in·​can·​des·​cent | \ˌin-kən-ˈde-sᵊnt also -(ˌ)kan- \

Definition of incandescent 

(Entry 1 of 2)

1a : white, glowing, or luminous with intense heat

b : strikingly bright, radiant, or clear

c : marked by brilliance especially of expression incandescent wit

d : characterized by glowing zeal : ardent incandescent affection

2a : of, relating to, or being light produced by incandescence

b : producing light by incandescence



Definition of incandescent (Entry 2 of 2)

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Other Words from incandescent


incandescently adverb

Did You Know?


Incandescent came into the English language toward the end of the 18th century, at a time when scientific experiments involving heat and light were being conducted on an increasingly frequent basis. An object that glowed at a high temperature (such as a piece of coal) was "incandescent." By the mid-1800s, the incandescent lamp - a.k.a. the "lightbulb" - had been invented; it contains a filament which gives off light when heated by an electric current. "Incandescent" is the modern offspring of a much older parent, the Latin verb candēre, meaning "to glow." Centuries earlier, the word for another source of light, "candle," was also derived from "candēre."

Examples of incandescent in a Sentence


sitting in darkness, except for the incandescent coals of our campfire a speaker incandescent with righteous anger over the treatment of the refugees

Recent Examples on the Web: Adjective

With skin as incandescent as the Duchess's, though, all focus was bound to fall on her ever-smiling face—but a bit of blush never hurt anyone. Calin Van Paris, Vogue, "Meghan Markle Plays Up Her Pregnancy Glow With This Easy Makeup Trick," 30 Oct. 2018 There was the rivalry between stars Chevy Chase and Murray, the incandescent rage of sitcom staple Ted Knight fueled by the cast’s merry pranksters of improv and cocaine. Chicago Tribune Staff,, "From Joyce Carol Oates to 'Caddyshack' and the Cubs, Printers Row Lit Fest hit a thoughtful groove," 9 June 2018 The team is made in his image: scrappy, accountable, occasionally incandescent. Marcus Hayes,, "Flyers' Giroux, Voracek, and Simmonds disappeared in playoffs, but they'll return | Marcus Hayes," 23 Apr. 2018 Smith’s face, as usual, was bisected by an incandescent smile. Joe Drape, New York Times, "At 52, Mike Smith Has the Ride of His Life," 9 June 2018 And much is lost through the use of inefficient devices, like incandescent light bulbs that heat up a filament to produce light. David Roberts, Vox, "This technology could fundamentally change our relationship to electricity," 5 June 2018 The finale, with its breathtakingly fast tempo, was incandescent. Zachary Lewis,, "Cleveland Orchestra keeps the flame burning as 'The Prometheus Project' continues (review)," 14 May 2018 On May 3rd, incandescent lava began oozing from Hawaii’s Kīlauea volcano, forming glowing streams of molten rock. Maya Wei-haas, Smithsonian, "A Brief Glossary of Volcano Vocab," 25 May 2018 That’s like the ocean powered two 100 watt incandescent lightbulbs for every square meter of the Gulf of Mexico… for a month. Scott K. Johnson, Ars Technica, "Hurricane Harvey was fueled by record heat in the Gulf of Mexico," 10 May 2018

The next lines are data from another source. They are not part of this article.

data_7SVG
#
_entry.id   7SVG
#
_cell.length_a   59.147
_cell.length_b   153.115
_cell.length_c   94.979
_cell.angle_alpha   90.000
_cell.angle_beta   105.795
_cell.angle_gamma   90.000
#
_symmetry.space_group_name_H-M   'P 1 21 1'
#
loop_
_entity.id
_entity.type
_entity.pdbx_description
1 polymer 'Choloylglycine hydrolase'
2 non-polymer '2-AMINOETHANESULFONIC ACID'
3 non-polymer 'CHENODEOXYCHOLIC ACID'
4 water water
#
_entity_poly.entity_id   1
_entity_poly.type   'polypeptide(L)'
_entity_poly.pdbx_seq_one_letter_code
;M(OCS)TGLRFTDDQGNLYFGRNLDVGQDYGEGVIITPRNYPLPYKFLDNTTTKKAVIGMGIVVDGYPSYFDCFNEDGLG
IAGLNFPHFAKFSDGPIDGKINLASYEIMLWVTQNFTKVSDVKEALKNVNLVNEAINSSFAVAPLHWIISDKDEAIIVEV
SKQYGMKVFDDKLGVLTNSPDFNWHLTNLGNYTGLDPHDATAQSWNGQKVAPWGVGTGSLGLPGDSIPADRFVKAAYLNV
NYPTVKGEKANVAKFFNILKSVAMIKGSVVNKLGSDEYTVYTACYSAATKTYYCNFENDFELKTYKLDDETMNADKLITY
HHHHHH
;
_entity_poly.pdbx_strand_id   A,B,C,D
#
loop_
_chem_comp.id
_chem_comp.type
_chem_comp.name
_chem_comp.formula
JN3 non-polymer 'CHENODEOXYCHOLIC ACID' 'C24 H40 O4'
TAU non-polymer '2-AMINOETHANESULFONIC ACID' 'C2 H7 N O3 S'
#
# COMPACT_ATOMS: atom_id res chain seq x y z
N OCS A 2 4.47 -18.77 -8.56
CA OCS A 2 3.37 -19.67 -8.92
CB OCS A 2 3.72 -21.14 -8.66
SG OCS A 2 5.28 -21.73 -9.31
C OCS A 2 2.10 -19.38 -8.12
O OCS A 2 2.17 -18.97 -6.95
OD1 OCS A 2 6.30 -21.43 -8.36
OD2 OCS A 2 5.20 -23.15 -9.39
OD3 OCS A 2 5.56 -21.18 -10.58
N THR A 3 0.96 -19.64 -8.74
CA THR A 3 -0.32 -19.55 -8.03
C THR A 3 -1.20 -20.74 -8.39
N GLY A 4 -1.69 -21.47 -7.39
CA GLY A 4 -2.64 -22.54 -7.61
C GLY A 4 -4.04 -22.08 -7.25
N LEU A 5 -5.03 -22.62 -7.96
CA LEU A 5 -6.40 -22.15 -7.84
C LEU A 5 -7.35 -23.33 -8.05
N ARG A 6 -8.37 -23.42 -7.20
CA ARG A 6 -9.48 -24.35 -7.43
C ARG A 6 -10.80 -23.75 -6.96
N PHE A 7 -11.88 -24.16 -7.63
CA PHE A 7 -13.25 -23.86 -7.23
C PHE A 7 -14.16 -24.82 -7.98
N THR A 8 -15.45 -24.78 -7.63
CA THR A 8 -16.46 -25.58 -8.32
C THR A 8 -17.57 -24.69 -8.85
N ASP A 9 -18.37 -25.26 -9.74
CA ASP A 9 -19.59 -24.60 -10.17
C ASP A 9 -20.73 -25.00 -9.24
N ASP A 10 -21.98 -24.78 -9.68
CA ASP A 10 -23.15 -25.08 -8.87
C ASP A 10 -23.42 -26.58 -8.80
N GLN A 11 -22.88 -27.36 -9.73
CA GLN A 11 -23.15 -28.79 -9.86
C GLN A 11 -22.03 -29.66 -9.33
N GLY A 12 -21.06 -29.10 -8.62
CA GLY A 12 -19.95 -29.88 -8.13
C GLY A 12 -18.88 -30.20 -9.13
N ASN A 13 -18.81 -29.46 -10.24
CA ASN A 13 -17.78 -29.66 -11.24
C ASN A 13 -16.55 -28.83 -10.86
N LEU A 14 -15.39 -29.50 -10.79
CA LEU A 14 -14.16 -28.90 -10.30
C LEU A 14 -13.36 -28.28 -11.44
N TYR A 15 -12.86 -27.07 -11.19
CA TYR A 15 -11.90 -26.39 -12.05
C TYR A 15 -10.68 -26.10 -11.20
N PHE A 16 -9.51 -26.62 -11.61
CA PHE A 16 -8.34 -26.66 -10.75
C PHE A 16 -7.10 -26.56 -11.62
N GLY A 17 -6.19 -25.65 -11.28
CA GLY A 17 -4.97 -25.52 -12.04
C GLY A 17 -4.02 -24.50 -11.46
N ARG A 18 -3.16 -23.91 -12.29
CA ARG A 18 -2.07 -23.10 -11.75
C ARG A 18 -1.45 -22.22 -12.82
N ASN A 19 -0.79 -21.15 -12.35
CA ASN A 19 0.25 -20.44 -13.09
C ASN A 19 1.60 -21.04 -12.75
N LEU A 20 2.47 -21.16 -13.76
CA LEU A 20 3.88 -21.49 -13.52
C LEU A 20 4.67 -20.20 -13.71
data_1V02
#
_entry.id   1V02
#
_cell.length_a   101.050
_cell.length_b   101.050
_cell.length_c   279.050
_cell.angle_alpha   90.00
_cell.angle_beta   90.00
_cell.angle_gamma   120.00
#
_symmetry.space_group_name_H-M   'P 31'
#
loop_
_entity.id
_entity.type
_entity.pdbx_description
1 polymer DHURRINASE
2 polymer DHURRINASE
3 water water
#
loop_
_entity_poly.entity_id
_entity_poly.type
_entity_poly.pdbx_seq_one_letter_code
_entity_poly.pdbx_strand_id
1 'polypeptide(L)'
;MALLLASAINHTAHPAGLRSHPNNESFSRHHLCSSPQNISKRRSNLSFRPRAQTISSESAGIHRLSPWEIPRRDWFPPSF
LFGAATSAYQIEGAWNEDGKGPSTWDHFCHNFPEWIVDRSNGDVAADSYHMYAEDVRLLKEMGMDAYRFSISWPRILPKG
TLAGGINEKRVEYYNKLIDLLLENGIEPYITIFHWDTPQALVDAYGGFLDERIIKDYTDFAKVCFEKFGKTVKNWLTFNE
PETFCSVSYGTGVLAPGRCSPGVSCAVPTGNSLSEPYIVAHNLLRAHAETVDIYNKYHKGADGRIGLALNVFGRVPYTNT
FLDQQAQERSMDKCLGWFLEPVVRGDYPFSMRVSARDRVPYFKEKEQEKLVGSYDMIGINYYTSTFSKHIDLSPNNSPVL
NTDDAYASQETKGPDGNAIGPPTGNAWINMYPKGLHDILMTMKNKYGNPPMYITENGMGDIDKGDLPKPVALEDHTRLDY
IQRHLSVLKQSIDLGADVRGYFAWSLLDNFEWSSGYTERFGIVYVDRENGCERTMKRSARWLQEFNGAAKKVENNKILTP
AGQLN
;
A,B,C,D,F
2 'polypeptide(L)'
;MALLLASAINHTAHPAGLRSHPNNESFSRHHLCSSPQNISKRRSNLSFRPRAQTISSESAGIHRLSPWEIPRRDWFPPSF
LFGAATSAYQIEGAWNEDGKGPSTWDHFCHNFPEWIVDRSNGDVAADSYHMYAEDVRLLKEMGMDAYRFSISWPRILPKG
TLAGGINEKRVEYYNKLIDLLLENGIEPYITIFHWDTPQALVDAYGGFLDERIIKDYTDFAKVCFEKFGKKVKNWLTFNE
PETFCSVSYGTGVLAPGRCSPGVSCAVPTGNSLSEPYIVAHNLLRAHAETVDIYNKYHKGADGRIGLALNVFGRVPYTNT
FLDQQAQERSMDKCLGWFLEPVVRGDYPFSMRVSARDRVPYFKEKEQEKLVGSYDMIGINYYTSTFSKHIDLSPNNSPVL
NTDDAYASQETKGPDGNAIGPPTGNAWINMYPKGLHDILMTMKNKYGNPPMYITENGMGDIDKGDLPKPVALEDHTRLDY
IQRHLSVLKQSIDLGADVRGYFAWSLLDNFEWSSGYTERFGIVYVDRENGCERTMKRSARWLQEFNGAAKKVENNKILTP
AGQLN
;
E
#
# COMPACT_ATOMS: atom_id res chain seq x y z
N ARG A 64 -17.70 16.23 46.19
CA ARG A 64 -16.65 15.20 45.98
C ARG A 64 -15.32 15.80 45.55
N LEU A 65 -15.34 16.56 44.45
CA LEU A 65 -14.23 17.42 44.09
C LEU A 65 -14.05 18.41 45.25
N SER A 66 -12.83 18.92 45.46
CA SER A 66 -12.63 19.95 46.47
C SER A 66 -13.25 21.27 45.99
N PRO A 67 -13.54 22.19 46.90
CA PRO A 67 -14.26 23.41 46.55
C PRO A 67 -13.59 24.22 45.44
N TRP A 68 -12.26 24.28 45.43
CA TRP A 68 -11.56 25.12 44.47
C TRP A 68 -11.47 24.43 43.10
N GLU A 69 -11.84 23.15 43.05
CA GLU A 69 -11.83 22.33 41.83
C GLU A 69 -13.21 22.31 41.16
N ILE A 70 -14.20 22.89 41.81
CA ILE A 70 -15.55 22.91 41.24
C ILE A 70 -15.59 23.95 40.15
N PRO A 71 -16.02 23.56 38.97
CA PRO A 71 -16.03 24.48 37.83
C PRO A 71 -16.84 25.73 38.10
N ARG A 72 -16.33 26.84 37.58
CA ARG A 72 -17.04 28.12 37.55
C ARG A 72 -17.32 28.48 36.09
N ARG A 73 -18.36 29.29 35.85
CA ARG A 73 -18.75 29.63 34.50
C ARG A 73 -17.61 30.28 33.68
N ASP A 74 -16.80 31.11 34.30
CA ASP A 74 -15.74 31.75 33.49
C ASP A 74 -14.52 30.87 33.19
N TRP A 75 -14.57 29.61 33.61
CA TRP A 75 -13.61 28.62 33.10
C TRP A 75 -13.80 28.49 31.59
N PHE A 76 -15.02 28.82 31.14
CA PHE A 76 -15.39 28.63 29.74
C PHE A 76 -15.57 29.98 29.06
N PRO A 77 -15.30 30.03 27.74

Recent Examples on the Web: Noun